It’s a busy day at polling places across Erie County where turnout is estimated to be high, and also at the office that oversees the process.
This is a high traffic year for voting, and Erie County expects close to a 70 percent turnout – about 420-thousand people at the polls. It’s more than twice as many residents as last year.
Democratic Commissioner of Elections Len Lenihan said people tend to want to be part of Presidential elections, especially those that could be historic. With so much volume, there were a few relatively small issues at different locations around the county.
“What happens is, typically, the ballots get jammed into the scanners that we now use, so it requires for us to send out a technician or one of our personnel to fix that up.”
Problems like jammed scanners have been getting resolved fairly smoothly, but early in the morning, another concern was raised, when Erie County Executive Mark Poloncarz announced on his Twitter page that he was getting reports of polling locations asking all voters for identification. He wrote, “Only first time voters must show ID. No others need to show.”
Poloncarz was mostly right, as Lenihan clarified. He said New York State does not have a voter ID law, and staffers at the polls do not regularly ask for identification. However, it is sometimes asked for in the not-uncommon case of incomplete registrations for first-time voters.
“So when a first-time voter goes into the booth, if the inspector notices they didn’t have, perhaps their last four digits of their social security number, or they didn’t sign the book, originally they didn’t sign the application, they will try to finish up the application process,” said Lenihan. “But it usually occurs around first-time voters, and very seldom do we refer to that.”
Aside from minor technical issues and the point of confusion over identification, no police complaints or disruptions in the voting process were reported as of Tuesday afternoon.
Trends during elections are always a point of interest and, this year, Lenihan believes the high turnout at the polls may be thanks in-part to the 2016 election seeing more media attention than in any year before.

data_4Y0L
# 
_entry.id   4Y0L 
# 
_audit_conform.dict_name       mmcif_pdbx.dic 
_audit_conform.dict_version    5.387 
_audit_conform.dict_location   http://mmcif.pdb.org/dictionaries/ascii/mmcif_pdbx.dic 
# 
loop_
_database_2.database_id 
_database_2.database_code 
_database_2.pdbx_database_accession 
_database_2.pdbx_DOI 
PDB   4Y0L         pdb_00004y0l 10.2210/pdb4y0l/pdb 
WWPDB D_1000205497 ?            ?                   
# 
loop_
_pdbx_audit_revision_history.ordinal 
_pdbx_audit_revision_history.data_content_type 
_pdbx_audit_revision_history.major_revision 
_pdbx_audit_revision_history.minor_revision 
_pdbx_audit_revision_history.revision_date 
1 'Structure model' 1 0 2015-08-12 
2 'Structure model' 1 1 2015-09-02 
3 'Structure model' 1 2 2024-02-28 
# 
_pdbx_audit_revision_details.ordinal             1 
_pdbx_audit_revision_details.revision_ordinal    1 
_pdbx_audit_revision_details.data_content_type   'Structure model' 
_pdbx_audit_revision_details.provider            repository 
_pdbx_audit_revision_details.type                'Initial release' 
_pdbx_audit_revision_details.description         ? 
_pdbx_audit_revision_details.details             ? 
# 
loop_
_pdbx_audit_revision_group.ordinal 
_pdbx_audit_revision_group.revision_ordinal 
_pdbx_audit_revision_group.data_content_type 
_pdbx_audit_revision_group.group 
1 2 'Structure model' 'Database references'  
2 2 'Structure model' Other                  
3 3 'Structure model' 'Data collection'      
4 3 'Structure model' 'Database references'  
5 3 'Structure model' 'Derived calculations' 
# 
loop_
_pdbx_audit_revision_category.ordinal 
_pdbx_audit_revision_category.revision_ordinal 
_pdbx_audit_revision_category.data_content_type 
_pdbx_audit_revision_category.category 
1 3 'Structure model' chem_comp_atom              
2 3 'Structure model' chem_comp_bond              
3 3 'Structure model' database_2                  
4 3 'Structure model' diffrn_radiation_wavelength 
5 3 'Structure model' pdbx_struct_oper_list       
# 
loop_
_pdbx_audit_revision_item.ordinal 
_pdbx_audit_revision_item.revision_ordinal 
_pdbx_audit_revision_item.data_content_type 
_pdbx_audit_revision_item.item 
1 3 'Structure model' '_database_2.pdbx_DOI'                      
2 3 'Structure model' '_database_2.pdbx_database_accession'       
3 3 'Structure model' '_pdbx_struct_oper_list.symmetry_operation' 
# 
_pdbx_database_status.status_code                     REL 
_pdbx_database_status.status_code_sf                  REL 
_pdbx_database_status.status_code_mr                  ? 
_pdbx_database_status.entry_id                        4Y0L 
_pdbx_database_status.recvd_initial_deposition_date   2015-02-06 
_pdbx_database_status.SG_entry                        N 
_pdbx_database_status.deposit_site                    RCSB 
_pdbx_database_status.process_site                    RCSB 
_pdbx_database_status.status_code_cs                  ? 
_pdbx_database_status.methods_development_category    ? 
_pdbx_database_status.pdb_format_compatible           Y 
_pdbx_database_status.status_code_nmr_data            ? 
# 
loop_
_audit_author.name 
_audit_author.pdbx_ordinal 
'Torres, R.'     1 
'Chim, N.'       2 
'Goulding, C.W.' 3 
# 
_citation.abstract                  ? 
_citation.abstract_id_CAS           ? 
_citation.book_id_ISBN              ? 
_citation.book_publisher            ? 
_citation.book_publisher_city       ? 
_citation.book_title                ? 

“All the tremendous coverage of this election – which far exceeds anything we’ve ever seen before – I think is going to drive people out,” said Lenihan. “Some people are mad, some people are happy. But no matter who you’re for or against, I think people are going to vote today.”
While numbers of voters may also be influenced by ongoing “Get Out The Vote” campaigns, Republican Deputy Commissioner of Elections Robin Sion said that is strictly a political function – something the Board of Elections does not participate in.
She and Lenihan also pointed out the increased use of absentee ballots – a method of voting they estimate is seeing increased use this year.
“We have, I think, around 26,000 people voting by absentee ballot,” said Lenihan. “We’ll be collecting those and counting those after we do what we have to do tonight to get the results out. But if there’s any close races, we’ll have to count absentee ballots to finish that up, and that’s going to take a couple of weeks.”
And as for the results – while the numbers on turnout of voters are generally tallied three times during the day, the figures on who voters cast their ballots for don’t get looked at until the polls close.
“It takes a little while for the machines to basically close down and come up with a result,” said Sion. “So then we’ll begin the process of finding the results from all election districts in the county.”
With the heavier turnout, Sion said that tally will take a little while.